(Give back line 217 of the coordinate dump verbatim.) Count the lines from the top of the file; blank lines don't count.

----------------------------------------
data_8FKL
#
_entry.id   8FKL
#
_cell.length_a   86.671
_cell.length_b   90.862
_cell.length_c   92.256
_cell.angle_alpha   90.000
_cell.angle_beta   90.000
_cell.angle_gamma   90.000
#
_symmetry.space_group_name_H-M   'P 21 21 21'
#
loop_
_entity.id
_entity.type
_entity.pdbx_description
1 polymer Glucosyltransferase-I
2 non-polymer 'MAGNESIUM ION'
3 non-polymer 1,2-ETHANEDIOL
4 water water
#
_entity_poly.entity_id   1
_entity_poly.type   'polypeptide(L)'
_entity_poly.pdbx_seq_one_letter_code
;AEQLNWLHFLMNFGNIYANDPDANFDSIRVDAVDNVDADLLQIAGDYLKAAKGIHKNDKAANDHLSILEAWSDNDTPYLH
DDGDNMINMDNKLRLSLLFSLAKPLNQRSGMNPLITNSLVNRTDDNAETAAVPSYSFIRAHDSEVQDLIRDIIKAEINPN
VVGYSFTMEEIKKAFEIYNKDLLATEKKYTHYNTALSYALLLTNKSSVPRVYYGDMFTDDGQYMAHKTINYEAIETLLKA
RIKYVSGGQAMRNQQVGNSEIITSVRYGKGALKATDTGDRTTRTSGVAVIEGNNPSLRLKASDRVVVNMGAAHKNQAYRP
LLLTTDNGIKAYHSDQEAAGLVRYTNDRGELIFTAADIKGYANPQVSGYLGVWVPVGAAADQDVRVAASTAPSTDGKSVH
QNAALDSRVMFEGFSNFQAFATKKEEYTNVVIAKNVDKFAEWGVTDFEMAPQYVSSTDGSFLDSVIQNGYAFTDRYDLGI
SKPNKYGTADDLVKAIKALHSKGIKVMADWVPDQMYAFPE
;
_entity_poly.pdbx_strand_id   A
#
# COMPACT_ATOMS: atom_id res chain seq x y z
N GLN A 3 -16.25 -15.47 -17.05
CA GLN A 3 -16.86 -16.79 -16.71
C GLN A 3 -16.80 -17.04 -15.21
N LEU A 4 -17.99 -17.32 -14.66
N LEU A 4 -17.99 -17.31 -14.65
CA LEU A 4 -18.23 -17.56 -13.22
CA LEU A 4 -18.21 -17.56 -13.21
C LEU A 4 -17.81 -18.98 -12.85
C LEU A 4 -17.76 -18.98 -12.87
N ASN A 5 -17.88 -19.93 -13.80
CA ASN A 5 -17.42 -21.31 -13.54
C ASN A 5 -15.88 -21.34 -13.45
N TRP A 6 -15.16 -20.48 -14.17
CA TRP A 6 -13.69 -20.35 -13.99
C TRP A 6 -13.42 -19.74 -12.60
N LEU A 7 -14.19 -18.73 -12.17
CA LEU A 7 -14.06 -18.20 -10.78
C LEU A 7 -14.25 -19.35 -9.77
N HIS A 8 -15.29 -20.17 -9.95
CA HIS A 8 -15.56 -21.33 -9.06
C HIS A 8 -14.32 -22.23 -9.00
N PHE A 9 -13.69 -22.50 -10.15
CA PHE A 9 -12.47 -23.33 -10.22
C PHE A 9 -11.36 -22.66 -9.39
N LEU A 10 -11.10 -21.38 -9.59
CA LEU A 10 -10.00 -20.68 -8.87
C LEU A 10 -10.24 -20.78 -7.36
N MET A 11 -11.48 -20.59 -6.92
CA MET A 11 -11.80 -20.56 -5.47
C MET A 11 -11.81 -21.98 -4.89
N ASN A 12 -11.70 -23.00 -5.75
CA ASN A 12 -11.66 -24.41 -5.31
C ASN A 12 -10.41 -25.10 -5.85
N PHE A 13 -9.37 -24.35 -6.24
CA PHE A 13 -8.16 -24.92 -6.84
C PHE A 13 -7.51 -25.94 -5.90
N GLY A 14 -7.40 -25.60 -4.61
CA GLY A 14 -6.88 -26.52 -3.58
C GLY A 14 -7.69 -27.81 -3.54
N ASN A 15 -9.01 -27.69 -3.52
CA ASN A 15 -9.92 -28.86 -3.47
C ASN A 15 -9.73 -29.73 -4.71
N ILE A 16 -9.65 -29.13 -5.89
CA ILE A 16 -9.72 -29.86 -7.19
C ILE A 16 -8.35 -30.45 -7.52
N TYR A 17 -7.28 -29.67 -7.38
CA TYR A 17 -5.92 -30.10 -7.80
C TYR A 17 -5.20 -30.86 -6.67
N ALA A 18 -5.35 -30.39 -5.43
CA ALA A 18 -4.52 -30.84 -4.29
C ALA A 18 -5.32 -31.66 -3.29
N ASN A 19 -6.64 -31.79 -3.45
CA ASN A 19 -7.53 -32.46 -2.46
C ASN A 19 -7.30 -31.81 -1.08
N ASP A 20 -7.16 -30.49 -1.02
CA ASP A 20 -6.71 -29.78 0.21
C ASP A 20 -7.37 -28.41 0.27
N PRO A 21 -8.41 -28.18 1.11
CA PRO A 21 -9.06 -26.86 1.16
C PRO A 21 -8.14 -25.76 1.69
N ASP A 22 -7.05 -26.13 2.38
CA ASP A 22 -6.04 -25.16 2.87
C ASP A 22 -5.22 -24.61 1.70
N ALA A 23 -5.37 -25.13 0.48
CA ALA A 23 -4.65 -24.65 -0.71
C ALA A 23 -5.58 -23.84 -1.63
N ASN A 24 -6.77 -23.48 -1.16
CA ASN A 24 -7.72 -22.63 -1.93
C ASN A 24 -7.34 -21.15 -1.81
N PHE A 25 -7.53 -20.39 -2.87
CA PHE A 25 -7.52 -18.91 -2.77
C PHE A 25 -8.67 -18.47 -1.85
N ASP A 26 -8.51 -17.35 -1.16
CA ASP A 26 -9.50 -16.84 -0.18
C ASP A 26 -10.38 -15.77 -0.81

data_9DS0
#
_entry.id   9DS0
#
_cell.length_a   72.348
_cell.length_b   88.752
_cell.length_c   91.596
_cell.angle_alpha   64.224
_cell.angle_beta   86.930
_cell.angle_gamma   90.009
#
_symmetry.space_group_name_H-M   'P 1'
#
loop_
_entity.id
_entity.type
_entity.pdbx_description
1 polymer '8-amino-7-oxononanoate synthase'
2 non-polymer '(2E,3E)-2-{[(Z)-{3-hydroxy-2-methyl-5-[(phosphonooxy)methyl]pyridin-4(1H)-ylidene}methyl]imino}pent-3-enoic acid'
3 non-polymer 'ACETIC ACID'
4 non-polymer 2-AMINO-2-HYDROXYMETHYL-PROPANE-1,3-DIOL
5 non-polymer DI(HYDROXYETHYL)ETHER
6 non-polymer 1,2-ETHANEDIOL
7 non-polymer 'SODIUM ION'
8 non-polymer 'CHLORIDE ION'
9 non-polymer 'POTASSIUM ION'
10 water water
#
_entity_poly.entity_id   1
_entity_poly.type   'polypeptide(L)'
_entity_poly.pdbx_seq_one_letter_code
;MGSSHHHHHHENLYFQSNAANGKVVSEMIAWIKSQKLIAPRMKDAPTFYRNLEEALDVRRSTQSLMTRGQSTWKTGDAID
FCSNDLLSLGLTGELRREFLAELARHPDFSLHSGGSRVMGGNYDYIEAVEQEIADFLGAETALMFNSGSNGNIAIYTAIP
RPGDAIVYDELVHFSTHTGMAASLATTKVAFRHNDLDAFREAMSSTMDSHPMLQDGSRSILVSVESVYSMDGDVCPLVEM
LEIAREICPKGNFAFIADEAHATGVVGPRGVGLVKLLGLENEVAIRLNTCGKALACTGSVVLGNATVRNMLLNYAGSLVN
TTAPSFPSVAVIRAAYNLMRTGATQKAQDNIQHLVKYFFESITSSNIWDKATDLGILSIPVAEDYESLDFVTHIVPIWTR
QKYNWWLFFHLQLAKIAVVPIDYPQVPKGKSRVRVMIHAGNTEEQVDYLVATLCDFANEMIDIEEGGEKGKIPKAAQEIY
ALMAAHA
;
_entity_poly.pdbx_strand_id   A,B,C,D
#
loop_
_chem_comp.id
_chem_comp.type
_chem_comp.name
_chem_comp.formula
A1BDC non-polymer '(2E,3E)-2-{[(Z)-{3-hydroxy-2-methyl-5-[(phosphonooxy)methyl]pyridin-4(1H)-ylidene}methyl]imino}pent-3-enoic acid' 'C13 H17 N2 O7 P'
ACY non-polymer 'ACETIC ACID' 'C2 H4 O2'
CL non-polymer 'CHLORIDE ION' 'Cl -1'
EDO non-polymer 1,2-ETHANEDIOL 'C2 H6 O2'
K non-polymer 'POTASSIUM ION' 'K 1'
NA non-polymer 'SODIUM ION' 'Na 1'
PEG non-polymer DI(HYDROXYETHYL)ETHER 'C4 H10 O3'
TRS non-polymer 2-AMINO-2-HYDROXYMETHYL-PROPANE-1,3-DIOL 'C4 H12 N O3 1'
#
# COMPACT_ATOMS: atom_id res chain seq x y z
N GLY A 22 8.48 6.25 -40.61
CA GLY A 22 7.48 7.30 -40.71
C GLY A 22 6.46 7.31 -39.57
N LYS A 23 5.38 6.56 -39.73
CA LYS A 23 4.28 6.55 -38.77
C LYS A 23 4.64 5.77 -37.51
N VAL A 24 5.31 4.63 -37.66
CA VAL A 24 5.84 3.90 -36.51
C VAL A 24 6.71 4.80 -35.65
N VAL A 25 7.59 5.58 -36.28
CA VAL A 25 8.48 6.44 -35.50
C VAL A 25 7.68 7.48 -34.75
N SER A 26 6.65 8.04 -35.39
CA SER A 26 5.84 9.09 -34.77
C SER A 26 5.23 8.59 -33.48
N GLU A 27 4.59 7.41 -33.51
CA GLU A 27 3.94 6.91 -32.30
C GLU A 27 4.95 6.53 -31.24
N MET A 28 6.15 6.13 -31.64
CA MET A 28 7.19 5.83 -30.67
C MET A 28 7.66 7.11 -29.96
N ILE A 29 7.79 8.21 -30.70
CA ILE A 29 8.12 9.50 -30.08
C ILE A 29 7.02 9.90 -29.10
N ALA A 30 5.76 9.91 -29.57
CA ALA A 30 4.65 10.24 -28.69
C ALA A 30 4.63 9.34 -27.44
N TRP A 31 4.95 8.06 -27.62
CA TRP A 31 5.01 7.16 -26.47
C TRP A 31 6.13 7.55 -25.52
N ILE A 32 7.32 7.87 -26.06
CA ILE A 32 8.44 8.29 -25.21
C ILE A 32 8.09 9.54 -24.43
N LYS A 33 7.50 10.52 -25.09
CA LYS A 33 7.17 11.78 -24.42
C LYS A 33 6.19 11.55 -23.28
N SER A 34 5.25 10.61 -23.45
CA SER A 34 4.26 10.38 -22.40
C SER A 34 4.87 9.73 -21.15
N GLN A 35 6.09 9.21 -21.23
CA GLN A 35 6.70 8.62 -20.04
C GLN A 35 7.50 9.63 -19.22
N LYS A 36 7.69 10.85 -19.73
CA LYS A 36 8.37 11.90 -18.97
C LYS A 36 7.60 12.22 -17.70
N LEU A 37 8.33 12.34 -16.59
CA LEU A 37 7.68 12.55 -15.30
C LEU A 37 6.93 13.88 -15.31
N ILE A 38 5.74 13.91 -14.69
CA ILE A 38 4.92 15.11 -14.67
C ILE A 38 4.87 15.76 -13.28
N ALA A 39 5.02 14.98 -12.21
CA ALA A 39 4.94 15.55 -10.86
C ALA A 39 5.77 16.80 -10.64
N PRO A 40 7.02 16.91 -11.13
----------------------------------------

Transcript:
CA ILE A 38 4.92 15.11 -14.67